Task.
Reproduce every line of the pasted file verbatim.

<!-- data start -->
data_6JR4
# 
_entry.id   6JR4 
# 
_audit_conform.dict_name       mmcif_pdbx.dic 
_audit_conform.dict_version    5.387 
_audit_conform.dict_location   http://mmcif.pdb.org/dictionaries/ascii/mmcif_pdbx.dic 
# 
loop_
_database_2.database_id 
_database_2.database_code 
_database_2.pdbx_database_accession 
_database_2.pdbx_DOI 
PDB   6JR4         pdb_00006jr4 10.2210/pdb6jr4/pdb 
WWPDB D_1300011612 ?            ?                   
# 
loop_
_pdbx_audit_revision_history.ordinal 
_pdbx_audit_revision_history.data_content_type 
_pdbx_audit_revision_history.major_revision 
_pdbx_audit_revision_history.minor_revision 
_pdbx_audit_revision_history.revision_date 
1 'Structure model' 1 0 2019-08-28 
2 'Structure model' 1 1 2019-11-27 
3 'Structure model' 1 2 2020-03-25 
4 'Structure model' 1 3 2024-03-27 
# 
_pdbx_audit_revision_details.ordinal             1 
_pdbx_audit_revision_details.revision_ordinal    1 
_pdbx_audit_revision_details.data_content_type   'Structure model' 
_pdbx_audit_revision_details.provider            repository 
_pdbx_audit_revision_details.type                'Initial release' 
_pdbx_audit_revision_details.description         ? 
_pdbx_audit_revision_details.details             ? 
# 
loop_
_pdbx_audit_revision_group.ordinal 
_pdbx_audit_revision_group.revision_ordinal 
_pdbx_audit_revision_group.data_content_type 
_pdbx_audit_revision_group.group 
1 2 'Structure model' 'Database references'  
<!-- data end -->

data_6JR4
# 
_entry.id   6JR4 
# 
_audit_conform.dict_name       mmcif_pdbx.dic 
_audit_conform.dict_version    5.387 
_audit_conform.dict_location   http://mmcif.pdb.org/dictionaries/ascii/mmcif_pdbx.dic 
# 
loop_
_database_2.database_id 
_database_2.database_code 
_database_2.pdbx_database_accession 
_database_2.pdbx_DOI 
PDB   6JR4         pdb_00006jr4 10.2210/pdb6jr4/pdb 
WWPDB D_1300011612 ?            ?                   
# 
loop_
_pdbx_audit_revision_history.ordinal 
_pdbx_audit_revision_history.data_content_type 
_pdbx_audit_revision_history.major_revision 
_pdbx_audit_revision_history.minor_revision 
_pdbx_audit_revision_history.revision_date 
1 'Structure model' 1 0 2019-08-28 
2 'Structure model' 1 1 2019-11-27 
3 'Structure model' 1 2 2020-03-25 
4 'Structure model' 1 3 2024-03-27 
# 
_pdbx_audit_revision_details.ordinal             1 
_pdbx_audit_revision_details.revision_ordinal    1 
_pdbx_audit_revision_details.data_content_type   'Structure model' 
_pdbx_audit_revision_details.provider            repository 
_pdbx_audit_revision_details.type                'Initial release' 
_pdbx_audit_revision_details.description         ? 
_pdbx_audit_revision_details.details             ? 
# 
loop_
_pdbx_audit_revision_group.ordinal 
_pdbx_audit_revision_group.revision_ordinal 
_pdbx_audit_revision_group.data_content_type 
_pdbx_audit_revision_group.group 
1 2 'Structure model' 'Database references'  